Are Charter Schools the Answer to Education Reform?
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The charter school movement is growing fast all over the country, but in New Orleans charters encompass no less than 53% of all public school students. Are charters the answer to education reform? We hear about teachers' unions, student achievement and the impact on traditional public schools. Also, the Supreme Court shoots down the DC gun ban, and constructive diplomacy between the the US and North Korea could lead to the blowing up of a nuclear cooling tower on international TV.
Kindergartners look at name cards on their first day of school at Dr. Martin Luther King Jr. Charter School for Science and Technology in the Lower 9th Ward in New Orleans, Louisiana. The school, closed since Katrina swept through in 2005 leaving it under 14 feet of water, finally re-opened August 13,2007. Photo: Mario Tama/Getty Images
Supreme Court Shoots Down DC Gun Ban ()
For the first time in history, the US Supreme Court has ruled that the Second Amendment protects the right of individual Americans to own guns. The court split five to four, with Justice Antonin Scalia writing for the majority. Michael Doyle covers the court for the McClatchy Newspapers.
- Michael Doyle: Reporter, McClatchy Newspapers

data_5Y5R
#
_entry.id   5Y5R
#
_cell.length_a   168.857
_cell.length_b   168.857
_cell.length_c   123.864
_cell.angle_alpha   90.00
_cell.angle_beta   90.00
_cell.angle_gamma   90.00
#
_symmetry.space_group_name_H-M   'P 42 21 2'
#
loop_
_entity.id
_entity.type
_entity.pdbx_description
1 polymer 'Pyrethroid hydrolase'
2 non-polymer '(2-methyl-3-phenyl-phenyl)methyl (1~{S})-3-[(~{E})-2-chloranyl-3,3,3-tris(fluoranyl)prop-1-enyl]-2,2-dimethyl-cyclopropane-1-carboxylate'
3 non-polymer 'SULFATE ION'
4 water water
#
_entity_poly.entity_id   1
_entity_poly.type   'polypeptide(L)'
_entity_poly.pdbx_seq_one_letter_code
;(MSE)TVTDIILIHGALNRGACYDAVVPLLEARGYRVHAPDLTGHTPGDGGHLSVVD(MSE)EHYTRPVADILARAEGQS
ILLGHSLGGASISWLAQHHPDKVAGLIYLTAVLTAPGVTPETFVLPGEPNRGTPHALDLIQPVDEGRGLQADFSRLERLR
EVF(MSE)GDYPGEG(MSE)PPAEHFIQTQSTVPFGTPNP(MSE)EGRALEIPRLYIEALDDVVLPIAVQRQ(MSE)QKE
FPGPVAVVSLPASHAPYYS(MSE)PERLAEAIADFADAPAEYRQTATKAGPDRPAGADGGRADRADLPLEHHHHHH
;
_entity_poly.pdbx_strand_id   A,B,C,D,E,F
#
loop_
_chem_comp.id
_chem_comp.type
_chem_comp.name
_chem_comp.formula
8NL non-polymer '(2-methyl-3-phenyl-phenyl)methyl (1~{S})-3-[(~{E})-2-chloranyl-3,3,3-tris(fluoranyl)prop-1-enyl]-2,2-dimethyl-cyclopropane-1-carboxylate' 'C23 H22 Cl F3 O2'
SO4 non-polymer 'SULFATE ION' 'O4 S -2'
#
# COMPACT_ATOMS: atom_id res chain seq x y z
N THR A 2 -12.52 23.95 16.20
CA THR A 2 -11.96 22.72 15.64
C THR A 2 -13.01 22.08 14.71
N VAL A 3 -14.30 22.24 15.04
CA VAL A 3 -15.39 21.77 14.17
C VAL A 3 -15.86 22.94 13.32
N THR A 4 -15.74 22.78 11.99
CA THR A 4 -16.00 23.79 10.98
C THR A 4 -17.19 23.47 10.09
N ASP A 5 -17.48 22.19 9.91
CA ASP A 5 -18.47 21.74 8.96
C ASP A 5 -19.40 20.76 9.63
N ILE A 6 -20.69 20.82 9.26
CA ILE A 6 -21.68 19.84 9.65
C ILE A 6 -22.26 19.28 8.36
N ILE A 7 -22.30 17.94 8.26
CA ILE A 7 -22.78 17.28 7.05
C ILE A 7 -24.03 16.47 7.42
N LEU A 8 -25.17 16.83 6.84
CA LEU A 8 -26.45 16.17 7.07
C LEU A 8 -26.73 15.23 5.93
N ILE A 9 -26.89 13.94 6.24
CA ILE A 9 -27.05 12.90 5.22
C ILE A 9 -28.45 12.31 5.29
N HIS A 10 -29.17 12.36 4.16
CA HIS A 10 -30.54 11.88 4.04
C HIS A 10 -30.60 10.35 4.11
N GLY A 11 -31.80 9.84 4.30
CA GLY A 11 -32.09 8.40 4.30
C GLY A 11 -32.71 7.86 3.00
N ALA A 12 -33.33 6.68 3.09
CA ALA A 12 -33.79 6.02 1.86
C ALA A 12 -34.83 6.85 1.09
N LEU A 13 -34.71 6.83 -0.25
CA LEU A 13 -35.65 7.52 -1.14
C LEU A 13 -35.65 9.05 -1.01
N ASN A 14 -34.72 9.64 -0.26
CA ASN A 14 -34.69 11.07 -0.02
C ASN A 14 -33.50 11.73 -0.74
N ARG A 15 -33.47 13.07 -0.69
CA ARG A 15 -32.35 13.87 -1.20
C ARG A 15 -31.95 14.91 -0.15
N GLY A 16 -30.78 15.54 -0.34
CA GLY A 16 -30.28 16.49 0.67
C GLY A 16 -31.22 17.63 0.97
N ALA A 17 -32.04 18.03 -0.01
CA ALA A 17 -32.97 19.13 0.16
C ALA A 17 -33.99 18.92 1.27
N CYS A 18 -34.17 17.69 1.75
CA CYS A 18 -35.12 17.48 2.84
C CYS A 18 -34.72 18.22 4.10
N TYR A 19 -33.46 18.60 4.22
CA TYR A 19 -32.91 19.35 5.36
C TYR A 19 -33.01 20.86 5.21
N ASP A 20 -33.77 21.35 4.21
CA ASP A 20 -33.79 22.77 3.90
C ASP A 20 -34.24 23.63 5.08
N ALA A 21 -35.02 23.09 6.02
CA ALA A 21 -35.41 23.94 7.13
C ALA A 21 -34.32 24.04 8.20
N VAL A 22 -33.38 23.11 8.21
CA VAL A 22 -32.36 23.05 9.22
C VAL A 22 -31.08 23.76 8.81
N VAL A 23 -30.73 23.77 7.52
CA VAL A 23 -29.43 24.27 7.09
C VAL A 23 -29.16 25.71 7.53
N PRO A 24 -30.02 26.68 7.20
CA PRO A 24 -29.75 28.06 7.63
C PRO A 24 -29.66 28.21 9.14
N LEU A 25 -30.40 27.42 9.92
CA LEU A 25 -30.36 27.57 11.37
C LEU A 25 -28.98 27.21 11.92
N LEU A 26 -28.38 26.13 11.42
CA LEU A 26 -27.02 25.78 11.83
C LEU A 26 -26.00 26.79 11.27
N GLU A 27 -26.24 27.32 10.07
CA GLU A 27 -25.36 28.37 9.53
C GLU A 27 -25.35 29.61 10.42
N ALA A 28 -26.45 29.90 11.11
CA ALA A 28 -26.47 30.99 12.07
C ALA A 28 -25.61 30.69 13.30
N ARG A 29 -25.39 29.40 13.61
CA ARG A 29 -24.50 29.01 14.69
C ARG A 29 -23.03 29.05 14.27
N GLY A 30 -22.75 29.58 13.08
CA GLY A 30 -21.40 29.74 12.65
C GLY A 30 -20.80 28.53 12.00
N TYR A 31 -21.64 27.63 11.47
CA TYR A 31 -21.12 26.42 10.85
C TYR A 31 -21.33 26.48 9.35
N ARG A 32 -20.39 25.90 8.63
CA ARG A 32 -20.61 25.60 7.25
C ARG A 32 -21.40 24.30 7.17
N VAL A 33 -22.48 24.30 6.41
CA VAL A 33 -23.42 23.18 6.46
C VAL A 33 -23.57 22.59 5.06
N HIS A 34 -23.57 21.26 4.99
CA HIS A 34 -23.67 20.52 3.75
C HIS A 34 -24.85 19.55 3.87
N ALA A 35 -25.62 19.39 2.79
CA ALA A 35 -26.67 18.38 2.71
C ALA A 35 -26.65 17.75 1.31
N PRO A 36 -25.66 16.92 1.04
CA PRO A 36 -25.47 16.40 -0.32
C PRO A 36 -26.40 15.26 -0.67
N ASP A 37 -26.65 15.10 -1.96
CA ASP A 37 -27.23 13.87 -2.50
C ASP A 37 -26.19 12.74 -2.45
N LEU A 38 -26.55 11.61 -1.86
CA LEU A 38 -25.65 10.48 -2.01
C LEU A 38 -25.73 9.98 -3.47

New Orleans, Charter Schools and the Education Reform ()
Charter schools are being touted as the free-market alternative for parents whose kids are stuck in failing institutions, especially in inner cities. In the aftermath of Katrina, with 53% of its public-school students enrolled in charter schools, New Orleans has embraced so many charter schools it's become "ground zero" for the entire movement. It's the logical place for this week's conference of the National Alliance for Public School Charters. We ask New Orleans' superintendent and others what works and what doesn't. Are entrenched bureaucracies being overcome? Are teachers' unions coming around? Most important: are charters upgrading student achievement?
- Jay Mathews: Staff Writer, Washington Post
- Sean Gallagher: Executive Director, Akili Academy
- Paul Vallas: Superintendent, Louisiana's Recovery School District
- Jeffrey Henig: Professor of Political Science and Education, Columbia University
- Valarie Lewis: Principal, PS/MS 124
Update on North Korea ()
North Korea was part of President Bush's "axis of evil," but it's about to be removed from the US list of countries that sponsor terrorism. That's in exchange for turning over a long-awaited inventory of its nuclear program to China. In the White House Rose Garden today, the President described the latest diplomatic agreement, offering North Korea both the proverbial carrot and stick. Selig Harrison is director of the Asia Program at the Center for International Policy and chairman of its Task Force on US-Korea Policy.
- Selig Harrison: Director of the Asia Program, Center for International Policy
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